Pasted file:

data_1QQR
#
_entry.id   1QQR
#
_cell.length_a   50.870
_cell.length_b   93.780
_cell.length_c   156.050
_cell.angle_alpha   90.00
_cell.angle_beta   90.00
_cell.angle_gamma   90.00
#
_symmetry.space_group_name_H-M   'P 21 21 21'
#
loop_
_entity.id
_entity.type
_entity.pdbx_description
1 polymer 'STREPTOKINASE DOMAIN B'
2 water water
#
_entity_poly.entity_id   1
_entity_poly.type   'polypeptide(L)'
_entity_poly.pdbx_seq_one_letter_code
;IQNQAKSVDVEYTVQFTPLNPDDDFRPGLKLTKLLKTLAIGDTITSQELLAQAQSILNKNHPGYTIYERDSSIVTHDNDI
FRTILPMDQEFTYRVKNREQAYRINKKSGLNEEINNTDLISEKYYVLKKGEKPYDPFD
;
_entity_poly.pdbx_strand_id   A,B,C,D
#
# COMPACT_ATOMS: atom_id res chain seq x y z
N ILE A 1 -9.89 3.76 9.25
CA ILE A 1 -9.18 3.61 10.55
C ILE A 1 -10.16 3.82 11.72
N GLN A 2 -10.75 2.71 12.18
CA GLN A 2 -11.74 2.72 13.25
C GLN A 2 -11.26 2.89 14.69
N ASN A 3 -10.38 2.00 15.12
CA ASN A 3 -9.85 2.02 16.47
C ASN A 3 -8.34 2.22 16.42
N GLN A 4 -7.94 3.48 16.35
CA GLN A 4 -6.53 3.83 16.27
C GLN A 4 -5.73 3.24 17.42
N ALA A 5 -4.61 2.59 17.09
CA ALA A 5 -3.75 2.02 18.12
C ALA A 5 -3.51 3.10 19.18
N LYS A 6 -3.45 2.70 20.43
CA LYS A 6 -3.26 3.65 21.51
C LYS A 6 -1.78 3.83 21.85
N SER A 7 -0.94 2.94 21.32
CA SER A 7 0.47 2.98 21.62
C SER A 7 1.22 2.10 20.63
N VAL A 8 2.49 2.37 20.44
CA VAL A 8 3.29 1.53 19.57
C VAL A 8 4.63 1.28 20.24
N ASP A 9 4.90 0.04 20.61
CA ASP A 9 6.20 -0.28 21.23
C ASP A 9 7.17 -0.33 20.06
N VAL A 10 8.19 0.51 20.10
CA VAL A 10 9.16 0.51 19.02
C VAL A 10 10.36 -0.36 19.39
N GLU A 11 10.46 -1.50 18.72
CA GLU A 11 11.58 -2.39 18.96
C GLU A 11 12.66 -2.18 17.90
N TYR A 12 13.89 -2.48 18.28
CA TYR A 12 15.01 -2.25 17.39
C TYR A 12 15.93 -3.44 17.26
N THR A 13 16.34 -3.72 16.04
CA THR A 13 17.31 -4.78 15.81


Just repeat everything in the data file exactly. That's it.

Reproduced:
data_1QQR
#
_entry.id   1QQR
#
_cell.length_a   50.870
_cell.length_b   93.780
_cell.length_c   156.050
_cell.angle_alpha   90.00
_cell.angle_beta   90.00
_cell.angle_gamma   90.00
#
_symmetry.space_group_name_H-M   'P 21 21 21'
#
loop_
_entity.id
_entity.type
_entity.pdbx_description
1 polymer 'STREPTOKINASE DOMAIN B'
2 water water
#
_entity_poly.entity_id   1
_entity_poly.type   'polypeptide(L)'
_entity_poly.pdbx_seq_one_letter_code
;IQNQAKSVDVEYTVQFTPLNPDDDFRPGLKLTKLLKTLAIGDTITSQELLAQAQSILNKNHPGYTIYERDSSIVTHDNDI
FRTILPMDQEFTYRVKNREQAYRINKKSGLNEEINNTDLISEKYYVLKKGEKPYDPFD
;
_entity_poly.pdbx_strand_id   A,B,C,D
#
# COMPACT_ATOMS: atom_id res chain seq x y z
N ILE A 1 -9.89 3.76 9.25
CA ILE A 1 -9.18 3.61 10.55
C ILE A 1 -10.16 3.82 11.72
N GLN A 2 -10.75 2.71 12.18
CA GLN A 2 -11.74 2.72 13.25
C GLN A 2 -11.26 2.89 14.69
N ASN A 3 -10.38 2.00 15.12
CA ASN A 3 -9.85 2.02 16.47
C ASN A 3 -8.34 2.22 16.42
N GLN A 4 -7.94 3.48 16.35
CA GLN A 4 -6.53 3.83 16.27
C GLN A 4 -5.73 3.24 17.42
N ALA A 5 -4.61 2.59 17.09
CA ALA A 5 -3.75 2.02 18.12
C ALA A 5 -3.51 3.10 19.18
N LYS A 6 -3.45 2.70 20.43
CA LYS A 6 -3.26 3.65 21.51
C LYS A 6 -1.78 3.83 21.85
N SER A 7 -0.94 2.94 21.32
CA SER A 7 0.47 2.98 21.62
C SER A 7 1.22 2.10 20.63
N VAL A 8 2.49 2.37 20.44
CA VAL A 8 3.29 1.53 19.57
C VAL A 8 4.63 1.28 20.24
N ASP A 9 4.90 0.04 20.61
CA ASP A 9 6.20 -0.28 21.23
C ASP A 9 7.17 -0.33 20.06
N VAL A 10 8.19 0.51 20.10
CA VAL A 10 9.16 0.51 19.02
C VAL A 10 10.36 -0.36 19.39
N GLU A 11 10.46 -1.50 18.72
CA GLU A 11 11.58 -2.39 18.96
C GLU A 11 12.66 -2.18 17.90
N TYR A 12 13.89 -2.48 18.28
CA TYR A 12 15.01 -2.25 17.39
C TYR A 12 15.93 -3.44 17.26
N THR A 13 16.34 -3.72 16.04
CA THR A 13 17.31 -4.78 15.81